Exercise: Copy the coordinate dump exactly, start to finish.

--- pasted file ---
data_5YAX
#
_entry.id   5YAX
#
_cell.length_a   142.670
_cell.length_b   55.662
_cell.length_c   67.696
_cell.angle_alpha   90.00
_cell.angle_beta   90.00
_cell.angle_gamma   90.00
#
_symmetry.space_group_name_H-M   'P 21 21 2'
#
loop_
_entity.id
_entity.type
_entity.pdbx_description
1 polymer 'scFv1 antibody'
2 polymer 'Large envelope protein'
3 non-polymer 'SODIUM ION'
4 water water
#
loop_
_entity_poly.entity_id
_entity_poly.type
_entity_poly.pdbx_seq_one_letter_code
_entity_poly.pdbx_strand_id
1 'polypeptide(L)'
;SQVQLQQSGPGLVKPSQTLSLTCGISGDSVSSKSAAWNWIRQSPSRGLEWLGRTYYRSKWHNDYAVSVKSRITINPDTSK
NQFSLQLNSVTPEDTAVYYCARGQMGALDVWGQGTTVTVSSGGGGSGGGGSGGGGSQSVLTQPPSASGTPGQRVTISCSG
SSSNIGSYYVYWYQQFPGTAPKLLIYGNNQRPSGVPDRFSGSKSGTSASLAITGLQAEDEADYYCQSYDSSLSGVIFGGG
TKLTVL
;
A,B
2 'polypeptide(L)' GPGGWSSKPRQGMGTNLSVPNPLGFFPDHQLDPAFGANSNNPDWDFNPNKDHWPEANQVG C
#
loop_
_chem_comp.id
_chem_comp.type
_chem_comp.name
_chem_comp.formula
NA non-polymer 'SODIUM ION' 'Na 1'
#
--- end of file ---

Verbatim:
data_5YAX
#
_entry.id   5YAX
#
_cell.length_a   142.670
_cell.length_b   55.662
_cell.length_c   67.696
_cell.angle_alpha   90.00
_cell.angle_beta   90.00
_cell.angle_gamma   90.00
#
_symmetry.space_group_name_H-M   'P 21 21 2'
#
loop_
_entity.id
_entity.type
_entity.pdbx_description
1 polymer 'scFv1 antibody'
2 polymer 'Large envelope protein'
3 non-polymer 'SODIUM ION'
4 water water
#
loop_
_entity_poly.entity_id
_entity_poly.type
_entity_poly.pdbx_seq_one_letter_code
_entity_poly.pdbx_strand_id
1 'polypeptide(L)'
;SQVQLQQSGPGLVKPSQTLSLTCGISGDSVSSKSAAWNWIRQSPSRGLEWLGRTYYRSKWHNDYAVSVKSRITINPDTSK
NQFSLQLNSVTPEDTAVYYCARGQMGALDVWGQGTTVTVSSGGGGSGGGGSGGGGSQSVLTQPPSASGTPGQRVTISCSG
SSSNIGSYYVYWYQQFPGTAPKLLIYGNNQRPSGVPDRFSGSKSGTSASLAITGLQAEDEADYYCQSYDSSLSGVIFGGG
TKLTVL
;
A,B
2 'polypeptide(L)' GPGGWSSKPRQGMGTNLSVPNPLGFFPDHQLDPAFGANSNNPDWDFNPNKDHWPEANQVG C
#
loop_
_chem_comp.id
_chem_comp.type
_chem_comp.name
_chem_comp.formula
NA non-polymer 'SODIUM ION' 'Na 1'
#